Acute respiratory distress syndrome (ARDS) is a common complication of critical illness. This study was aimed to determine the association between specific hospital exposures and the rate of ARDS development among at-risk patients. Consecutive adults who developed ARDS during their hospital stay (cases) were matched to similar-risk patients without ARDS (controls). The results show that adverse events, particularly inadequate antimicrobial therapy, mechanical ventilation with injurious tidal volumes, hospital-acquired aspiration, and volume of blood products transfused and fluids administered were highly associated with the development of ARDS. This study demonstrates that potentially preventable hospital exposures contribute to the development of ARDS.
Impact of improvement in preoperative oral health on nosocomial pneumonia in a group of cardiac surgery patients: A single arm prospective intervention study. Intensive Care Med 2014; 40:23–31.
This study evaluated the effects of an oral health protocol on the incidence of postoperative pneumonia (PP) in cardiac surgery patients. Patients were taught how to brush their teeth, tongue, and mouth with chlorhexidine gluconate (CXG) until surgery. The results showed that the use of CXG significantly decreased the incidence of PP. Furthermore, mortality in patients without PP was 4.32% versus 33.3% in those with PP. These results indicate that using a simple and efficient protocol of dental care that improved oral hygiene in the preoperative period reduces the incidence of PP in cardiac surgery patients.
Reporting of primary analyses and multiplicity adjustment in recent analgesic clinical trials: ACTTION systematic review and recommendations. Pain 2014; 155:461–6.
Double-blind, randomized, controlled trials (RCTs) are the gold standard when it comes to the evaluation of efficacy of a new treatment or procedure. Unfortunately, RCTs that do not designate a primary outcome prior to statistical analysis or fail to adjust for multiple tested outcomes can be substantially less reliable. In their analysis of 161 RTCs from three leading pain journals done for pharmacologic and interventional pain treatments, Gewandter et al. discovered that only about half (52%) designated a primary treatment outcome and associated analysis plan. A minority of studies adjusted for multiple primary outcomes. While the authors acknowledged that the analysis plans may have been more rigorous than what was briefly described in the text, the findings of Gewandter et al. are still concerning. Better planning and more transparent reporting of analyses may improve the reliability of RCTs.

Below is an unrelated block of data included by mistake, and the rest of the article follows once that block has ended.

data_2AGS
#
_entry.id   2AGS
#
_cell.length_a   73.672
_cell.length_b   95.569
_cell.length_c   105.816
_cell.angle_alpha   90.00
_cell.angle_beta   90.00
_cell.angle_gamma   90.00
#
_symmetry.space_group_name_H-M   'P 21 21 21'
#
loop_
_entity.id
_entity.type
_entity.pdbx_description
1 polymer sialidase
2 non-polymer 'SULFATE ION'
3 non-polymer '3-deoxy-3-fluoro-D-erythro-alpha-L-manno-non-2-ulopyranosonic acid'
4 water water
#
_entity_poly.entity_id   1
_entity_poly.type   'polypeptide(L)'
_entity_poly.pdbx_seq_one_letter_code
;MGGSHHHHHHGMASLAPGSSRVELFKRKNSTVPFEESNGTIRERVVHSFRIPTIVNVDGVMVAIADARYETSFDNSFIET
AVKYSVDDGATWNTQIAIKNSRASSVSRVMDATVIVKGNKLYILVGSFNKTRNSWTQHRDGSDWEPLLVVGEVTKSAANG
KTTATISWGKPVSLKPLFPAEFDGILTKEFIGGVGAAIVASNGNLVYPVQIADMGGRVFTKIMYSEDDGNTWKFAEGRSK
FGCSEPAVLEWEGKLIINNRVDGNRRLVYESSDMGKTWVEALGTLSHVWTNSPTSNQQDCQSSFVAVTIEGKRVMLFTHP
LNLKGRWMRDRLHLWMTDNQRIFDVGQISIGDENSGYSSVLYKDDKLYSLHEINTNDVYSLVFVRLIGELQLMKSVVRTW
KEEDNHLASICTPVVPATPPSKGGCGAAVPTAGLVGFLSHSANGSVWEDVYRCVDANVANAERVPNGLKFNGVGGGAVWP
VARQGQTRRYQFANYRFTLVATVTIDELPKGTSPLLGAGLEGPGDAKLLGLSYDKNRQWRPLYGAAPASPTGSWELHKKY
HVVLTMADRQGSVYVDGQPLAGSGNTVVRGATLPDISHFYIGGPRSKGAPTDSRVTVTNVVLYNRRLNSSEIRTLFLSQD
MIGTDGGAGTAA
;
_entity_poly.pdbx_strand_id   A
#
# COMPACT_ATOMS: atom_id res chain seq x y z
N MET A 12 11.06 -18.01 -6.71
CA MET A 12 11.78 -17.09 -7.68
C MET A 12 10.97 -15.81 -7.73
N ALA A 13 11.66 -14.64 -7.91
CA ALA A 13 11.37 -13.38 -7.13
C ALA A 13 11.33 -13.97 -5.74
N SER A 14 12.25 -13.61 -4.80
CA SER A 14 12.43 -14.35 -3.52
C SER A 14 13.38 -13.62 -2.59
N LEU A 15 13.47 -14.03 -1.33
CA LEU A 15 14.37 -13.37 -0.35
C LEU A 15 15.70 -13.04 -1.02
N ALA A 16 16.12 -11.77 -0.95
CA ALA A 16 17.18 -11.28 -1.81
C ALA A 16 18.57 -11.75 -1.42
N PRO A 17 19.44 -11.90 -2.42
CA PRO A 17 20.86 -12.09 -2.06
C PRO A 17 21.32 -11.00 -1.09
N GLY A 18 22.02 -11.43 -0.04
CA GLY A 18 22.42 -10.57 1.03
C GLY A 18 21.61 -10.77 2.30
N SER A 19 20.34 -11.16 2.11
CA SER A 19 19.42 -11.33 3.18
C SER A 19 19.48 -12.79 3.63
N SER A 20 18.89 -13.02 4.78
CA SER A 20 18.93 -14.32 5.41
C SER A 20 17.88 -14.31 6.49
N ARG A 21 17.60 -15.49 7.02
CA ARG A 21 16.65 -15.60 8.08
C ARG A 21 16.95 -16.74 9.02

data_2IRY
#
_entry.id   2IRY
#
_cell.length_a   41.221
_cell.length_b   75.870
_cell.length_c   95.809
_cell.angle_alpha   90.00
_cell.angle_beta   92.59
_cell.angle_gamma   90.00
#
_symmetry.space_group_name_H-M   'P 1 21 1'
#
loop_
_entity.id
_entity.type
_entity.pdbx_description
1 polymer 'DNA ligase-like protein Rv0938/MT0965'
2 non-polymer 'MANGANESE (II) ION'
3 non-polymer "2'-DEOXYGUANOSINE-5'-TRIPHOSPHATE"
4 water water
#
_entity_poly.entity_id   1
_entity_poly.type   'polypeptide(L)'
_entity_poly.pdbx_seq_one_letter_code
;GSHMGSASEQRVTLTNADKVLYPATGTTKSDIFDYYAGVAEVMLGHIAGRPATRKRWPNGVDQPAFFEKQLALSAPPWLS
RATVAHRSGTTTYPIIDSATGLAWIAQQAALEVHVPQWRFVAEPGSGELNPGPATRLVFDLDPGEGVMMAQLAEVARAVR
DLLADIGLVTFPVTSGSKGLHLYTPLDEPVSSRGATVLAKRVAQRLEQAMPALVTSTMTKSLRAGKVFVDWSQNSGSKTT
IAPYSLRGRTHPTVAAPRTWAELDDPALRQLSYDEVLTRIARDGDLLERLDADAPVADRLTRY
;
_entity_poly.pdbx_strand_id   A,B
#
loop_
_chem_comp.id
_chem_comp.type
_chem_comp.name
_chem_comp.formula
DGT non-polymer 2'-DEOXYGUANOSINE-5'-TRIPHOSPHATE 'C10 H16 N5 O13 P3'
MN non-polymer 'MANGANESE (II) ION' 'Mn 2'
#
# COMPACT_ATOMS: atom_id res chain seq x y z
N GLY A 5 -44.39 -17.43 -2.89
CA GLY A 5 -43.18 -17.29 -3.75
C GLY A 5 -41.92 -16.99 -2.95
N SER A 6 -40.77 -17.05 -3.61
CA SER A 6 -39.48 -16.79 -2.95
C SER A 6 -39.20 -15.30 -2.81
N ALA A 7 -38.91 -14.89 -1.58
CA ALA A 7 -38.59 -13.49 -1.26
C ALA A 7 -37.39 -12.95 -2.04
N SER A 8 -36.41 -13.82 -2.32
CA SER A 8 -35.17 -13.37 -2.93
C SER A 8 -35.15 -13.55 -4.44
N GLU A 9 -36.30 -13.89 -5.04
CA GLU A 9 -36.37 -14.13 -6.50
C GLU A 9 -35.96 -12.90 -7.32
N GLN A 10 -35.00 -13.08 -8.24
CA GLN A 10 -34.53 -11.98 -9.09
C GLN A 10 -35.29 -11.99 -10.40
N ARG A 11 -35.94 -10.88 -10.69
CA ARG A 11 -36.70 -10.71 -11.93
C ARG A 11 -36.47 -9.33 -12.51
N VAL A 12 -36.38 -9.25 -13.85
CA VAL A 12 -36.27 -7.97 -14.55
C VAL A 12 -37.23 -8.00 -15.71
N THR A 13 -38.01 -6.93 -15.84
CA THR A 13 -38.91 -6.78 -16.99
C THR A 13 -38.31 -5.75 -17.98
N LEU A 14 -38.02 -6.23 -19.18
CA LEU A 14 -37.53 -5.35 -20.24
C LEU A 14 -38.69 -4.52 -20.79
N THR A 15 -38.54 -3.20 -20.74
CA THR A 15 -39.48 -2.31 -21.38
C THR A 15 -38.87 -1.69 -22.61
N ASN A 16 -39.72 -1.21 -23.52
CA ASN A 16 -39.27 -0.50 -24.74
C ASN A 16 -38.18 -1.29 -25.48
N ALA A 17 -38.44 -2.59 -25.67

A new leadership curriculum: The multiplication of intelligence. Acad Med 2014; 89:376–9.
Teachers are clear on the content and skills to teach, but they are often unclear about teaching in the affective domain. Even worse, teachers are commonly unaware of the affective lessons they teach through role modeling. This article makes it clear that clinical leaders are teaching one of two affective lessons. Some are “Diminishers” who stifle the contributions of others. They exclude, provide directives, and micromanage. “Multipliers,” in contrast, capitalize upon the talents of the entire team. These teachers include, seek everyone’s expertise, and collaborate. The patient benefit to Multiplier’s team care, the exact setting for anesthesiologists and intensivists, is described by research that identified and quantified the positive affective traits. The article includes an appendix that compares and contrasts the traits of Diminishers and Multipliers. A most salient aspect of this article is the recounting of learning (both positive and negative) that took place in students who observed the not so hidden effective (Multiplier) and ineffective (Diminisher) role models.